Glasgow Women’s Library and the Wigtown Book Festival are among the organisations receiving funding for the first time from Creative Scotland.
The two groups join a number of other literature and publishing organisations awarded regular funding for the period covering April 2015 to March 2018.
The total list of 119 groups includes a range of creative industries.
Glasgow Women’s Library, which houses a lending library, archive collections and contemporary and historical artefacts relating to women’s lives, histories and achievements, gets funding of £300,451 over the three year period. Wigtown Book Festival, which is held annually, receives £208,500.
Other publishing and literature related groups getting funding are the Edinburgh International Book Festival, which will receive £836,000; Edinburgh City of World Literature Trust, which gets £285,000; and the Scottish Poetry Library, which is awarded £950,000.
Publishing Scotland, the trade body for the publishing industry in Scotland, will get £840,000 across three years, while the Scottish Book Trust gets £2,579,792 and the Gaelic Book Council will receive £620,000.
The sums represent an increase in funding for most of the organisations. Most notably, Scottish Book Trust received £489,097 in 2014/15, from the last round of its three-year funding. In the next three years its one-year average will be £859,931, an increase of 75.8% on its 2014/15 award. Edinburgh International Book Festival sees a 10% rise with an average of £278,667 per year in the next three years, compared to £252,000 in 2014/15. Scottish Poetry Library will get an average of £316,667 a year, an increase of 13% on the £280,230 for 2014/15. Publishing Scotland’s funding increases 12% from £250,000 in 2014/15, to an average of £280,000 a year in the next three years.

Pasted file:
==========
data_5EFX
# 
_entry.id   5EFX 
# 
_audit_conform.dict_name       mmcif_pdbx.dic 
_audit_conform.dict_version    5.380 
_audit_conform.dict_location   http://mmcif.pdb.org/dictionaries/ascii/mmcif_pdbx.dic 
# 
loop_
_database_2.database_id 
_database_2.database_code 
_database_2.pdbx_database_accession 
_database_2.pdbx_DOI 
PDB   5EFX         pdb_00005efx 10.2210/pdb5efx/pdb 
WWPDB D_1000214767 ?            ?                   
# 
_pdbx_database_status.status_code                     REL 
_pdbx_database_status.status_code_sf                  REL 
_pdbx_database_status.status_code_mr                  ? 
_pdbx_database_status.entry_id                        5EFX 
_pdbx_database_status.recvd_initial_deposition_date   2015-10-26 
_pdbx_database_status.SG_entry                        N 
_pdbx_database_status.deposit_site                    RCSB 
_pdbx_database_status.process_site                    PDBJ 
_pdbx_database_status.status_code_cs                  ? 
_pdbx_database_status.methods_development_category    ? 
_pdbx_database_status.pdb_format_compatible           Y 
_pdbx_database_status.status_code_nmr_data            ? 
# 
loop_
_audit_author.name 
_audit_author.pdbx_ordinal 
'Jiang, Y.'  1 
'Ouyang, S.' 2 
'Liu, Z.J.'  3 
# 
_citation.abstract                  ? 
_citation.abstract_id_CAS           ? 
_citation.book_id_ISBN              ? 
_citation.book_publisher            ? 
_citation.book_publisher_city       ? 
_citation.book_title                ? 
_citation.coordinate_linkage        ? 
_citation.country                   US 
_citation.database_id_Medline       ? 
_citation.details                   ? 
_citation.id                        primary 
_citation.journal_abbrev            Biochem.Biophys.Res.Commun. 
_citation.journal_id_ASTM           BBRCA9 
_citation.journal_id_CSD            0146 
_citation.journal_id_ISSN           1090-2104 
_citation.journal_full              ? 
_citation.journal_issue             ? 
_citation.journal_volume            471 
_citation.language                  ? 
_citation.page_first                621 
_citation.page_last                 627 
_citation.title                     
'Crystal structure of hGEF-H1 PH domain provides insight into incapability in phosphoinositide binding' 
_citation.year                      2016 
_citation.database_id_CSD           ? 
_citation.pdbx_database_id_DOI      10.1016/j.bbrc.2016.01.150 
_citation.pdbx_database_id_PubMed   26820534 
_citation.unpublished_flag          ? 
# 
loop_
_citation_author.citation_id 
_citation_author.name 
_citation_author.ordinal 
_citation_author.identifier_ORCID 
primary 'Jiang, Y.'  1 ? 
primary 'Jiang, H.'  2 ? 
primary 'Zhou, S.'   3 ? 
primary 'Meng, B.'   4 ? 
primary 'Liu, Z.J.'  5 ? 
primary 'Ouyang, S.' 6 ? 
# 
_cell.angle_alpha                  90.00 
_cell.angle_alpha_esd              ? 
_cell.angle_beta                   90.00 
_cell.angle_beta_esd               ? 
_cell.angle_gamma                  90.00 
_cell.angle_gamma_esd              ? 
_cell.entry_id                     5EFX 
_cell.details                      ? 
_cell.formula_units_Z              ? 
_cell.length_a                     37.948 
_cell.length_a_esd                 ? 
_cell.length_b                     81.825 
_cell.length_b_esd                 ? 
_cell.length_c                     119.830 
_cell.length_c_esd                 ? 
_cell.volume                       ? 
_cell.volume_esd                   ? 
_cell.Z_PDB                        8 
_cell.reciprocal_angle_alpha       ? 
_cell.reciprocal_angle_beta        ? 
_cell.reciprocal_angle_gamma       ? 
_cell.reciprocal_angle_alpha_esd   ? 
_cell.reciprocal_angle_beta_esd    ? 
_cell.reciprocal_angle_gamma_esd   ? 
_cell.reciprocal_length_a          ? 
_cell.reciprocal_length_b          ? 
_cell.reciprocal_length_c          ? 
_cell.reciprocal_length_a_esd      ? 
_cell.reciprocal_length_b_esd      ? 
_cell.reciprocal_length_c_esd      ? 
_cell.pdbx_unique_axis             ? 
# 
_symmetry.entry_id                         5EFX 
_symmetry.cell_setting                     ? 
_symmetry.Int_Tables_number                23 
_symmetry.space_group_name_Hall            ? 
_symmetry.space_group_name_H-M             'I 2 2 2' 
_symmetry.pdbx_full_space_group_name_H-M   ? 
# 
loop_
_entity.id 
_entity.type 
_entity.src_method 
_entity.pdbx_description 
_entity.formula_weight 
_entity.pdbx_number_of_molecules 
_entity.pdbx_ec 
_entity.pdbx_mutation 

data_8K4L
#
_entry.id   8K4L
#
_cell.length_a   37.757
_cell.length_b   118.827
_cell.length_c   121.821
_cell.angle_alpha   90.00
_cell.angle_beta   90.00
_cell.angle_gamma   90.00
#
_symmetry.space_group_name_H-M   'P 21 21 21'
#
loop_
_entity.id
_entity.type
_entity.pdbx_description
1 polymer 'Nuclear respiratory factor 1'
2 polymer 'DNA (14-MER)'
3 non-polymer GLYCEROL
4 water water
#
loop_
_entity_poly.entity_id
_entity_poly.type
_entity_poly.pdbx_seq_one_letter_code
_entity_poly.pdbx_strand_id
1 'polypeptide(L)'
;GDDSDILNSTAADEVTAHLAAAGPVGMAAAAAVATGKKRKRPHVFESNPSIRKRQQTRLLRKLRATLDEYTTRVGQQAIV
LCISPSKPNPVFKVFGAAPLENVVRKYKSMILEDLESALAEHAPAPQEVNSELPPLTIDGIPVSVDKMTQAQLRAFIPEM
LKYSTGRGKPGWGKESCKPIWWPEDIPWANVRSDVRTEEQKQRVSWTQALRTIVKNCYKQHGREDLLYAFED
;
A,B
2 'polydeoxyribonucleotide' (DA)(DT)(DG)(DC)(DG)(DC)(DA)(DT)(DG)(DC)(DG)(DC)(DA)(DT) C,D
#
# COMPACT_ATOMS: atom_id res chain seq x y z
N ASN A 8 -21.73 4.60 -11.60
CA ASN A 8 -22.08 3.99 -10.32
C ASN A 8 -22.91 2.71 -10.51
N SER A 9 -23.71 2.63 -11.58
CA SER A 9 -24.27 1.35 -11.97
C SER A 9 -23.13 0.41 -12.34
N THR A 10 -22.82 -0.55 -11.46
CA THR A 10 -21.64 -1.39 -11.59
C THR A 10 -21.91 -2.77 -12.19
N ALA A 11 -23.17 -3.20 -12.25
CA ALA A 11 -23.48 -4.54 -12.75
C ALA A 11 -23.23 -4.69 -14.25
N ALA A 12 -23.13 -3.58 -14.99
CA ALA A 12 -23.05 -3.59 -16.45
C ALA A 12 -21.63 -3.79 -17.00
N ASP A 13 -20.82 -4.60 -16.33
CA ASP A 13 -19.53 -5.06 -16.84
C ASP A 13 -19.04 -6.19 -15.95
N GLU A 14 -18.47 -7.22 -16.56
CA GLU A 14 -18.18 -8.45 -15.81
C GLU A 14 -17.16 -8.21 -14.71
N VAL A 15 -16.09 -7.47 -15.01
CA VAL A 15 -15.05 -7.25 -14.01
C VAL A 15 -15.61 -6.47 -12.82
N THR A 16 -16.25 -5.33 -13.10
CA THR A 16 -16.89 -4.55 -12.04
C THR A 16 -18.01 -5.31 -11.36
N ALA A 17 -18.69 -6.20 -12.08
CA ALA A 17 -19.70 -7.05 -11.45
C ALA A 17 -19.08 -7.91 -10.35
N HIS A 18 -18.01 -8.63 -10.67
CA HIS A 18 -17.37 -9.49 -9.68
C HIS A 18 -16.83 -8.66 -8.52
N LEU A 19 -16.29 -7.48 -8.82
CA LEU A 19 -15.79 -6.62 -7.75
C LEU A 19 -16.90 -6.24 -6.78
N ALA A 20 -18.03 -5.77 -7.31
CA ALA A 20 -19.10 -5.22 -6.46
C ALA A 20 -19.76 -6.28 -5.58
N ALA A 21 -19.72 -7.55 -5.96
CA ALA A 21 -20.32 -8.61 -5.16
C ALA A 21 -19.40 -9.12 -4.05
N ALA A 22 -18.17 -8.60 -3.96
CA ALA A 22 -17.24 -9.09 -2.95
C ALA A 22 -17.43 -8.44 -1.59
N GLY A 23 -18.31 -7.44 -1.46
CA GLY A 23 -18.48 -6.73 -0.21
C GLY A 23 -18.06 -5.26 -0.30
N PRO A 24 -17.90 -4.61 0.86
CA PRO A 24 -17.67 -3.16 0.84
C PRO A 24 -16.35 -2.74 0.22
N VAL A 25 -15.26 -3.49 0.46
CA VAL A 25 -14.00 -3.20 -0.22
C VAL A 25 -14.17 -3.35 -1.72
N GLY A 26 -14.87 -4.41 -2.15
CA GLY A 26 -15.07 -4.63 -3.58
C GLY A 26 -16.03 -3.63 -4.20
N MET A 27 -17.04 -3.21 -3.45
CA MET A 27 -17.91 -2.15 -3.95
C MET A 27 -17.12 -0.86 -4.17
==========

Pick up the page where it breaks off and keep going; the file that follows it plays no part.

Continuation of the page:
Janet Archer, chief executive of Creative Scotland, said: “I am delighted to announce such a creatively rich and diverse portfolio of regularly funded organisations. It represents some of Scotland’s most important, innovative and exciting cultural organisations, producing and presenting great work across craft, dance, film, literature, music, theatre and visual art.
“Importantly, these organisations will also provide significant support for thousands of individual artists and the broader workforce across Scotland’s creative sector.”
Creative Scotland is the public body supporting the arts, screen and creative industries across Scotland. It distributes funding from the Scottish Government and the National Lottery.